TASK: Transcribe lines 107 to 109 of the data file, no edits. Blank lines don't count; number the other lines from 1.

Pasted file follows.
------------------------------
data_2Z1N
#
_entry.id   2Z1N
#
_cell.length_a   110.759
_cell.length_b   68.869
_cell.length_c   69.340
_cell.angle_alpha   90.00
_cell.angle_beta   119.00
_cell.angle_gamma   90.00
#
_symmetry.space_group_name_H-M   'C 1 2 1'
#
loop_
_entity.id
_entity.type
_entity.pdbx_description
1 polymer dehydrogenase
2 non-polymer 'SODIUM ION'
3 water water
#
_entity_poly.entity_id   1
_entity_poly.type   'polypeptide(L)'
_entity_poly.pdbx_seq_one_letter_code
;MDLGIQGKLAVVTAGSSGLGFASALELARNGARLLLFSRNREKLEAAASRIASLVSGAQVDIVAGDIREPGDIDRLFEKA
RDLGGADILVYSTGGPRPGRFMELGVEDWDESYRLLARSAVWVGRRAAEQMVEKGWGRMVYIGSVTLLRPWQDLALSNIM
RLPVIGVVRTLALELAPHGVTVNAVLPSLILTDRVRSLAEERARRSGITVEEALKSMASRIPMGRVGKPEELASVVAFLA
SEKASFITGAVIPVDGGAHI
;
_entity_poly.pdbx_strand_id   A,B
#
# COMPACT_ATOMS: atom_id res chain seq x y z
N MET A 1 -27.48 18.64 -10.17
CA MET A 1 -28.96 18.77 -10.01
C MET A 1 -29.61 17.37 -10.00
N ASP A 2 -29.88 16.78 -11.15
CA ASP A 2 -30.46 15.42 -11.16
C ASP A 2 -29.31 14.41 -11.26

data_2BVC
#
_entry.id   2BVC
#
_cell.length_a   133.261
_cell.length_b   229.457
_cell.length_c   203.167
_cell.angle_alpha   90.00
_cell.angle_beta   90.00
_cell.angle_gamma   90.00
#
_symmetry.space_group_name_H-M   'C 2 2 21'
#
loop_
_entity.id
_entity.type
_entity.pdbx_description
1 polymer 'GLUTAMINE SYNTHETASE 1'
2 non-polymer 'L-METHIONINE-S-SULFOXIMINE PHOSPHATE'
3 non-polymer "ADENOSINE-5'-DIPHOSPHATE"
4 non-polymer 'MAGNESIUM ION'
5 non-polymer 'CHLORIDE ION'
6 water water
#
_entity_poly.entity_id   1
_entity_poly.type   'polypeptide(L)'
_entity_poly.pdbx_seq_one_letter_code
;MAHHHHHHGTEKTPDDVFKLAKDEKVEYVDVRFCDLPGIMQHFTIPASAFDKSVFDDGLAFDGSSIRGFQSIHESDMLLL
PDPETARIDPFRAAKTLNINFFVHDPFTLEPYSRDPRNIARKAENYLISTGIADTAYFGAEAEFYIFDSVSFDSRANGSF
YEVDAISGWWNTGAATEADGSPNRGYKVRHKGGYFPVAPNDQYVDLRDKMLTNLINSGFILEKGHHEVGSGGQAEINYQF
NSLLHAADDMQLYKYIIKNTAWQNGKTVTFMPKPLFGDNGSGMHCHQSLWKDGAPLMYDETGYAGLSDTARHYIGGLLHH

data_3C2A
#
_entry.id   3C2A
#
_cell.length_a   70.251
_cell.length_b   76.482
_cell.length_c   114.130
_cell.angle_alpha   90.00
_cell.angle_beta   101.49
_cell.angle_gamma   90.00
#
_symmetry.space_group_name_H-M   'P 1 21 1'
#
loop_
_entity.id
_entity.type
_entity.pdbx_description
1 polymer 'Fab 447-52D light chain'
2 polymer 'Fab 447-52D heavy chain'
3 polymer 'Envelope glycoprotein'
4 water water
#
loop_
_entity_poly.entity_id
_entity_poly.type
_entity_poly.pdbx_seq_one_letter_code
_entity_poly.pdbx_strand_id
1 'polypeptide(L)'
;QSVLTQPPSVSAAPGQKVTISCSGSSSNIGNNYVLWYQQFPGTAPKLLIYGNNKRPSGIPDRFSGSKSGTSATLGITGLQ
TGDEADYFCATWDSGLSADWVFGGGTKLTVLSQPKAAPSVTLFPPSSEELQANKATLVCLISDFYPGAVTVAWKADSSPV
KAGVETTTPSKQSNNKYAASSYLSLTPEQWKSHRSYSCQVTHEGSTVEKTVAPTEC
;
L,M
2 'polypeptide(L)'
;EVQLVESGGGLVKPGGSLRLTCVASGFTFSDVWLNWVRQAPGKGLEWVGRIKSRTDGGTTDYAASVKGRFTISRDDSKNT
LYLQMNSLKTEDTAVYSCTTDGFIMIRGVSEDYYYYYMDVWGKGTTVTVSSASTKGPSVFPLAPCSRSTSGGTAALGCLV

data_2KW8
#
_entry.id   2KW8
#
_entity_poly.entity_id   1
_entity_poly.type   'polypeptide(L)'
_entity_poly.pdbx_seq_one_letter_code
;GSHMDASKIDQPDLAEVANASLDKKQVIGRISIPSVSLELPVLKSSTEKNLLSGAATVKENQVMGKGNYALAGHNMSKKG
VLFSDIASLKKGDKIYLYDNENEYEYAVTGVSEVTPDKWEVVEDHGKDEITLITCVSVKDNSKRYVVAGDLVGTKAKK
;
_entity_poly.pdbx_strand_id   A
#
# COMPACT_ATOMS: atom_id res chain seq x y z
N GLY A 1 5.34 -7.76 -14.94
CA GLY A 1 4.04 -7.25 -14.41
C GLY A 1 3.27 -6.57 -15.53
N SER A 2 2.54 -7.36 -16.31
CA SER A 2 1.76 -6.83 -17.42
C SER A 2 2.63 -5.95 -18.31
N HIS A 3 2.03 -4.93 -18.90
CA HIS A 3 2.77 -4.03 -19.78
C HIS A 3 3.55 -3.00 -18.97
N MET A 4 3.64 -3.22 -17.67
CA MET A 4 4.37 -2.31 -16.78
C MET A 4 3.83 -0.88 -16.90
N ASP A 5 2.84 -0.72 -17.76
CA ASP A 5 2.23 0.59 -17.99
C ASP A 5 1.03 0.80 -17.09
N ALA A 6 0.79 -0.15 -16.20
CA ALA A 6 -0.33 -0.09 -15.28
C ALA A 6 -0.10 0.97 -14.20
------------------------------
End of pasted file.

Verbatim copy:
#
_entry.id   2KW8
#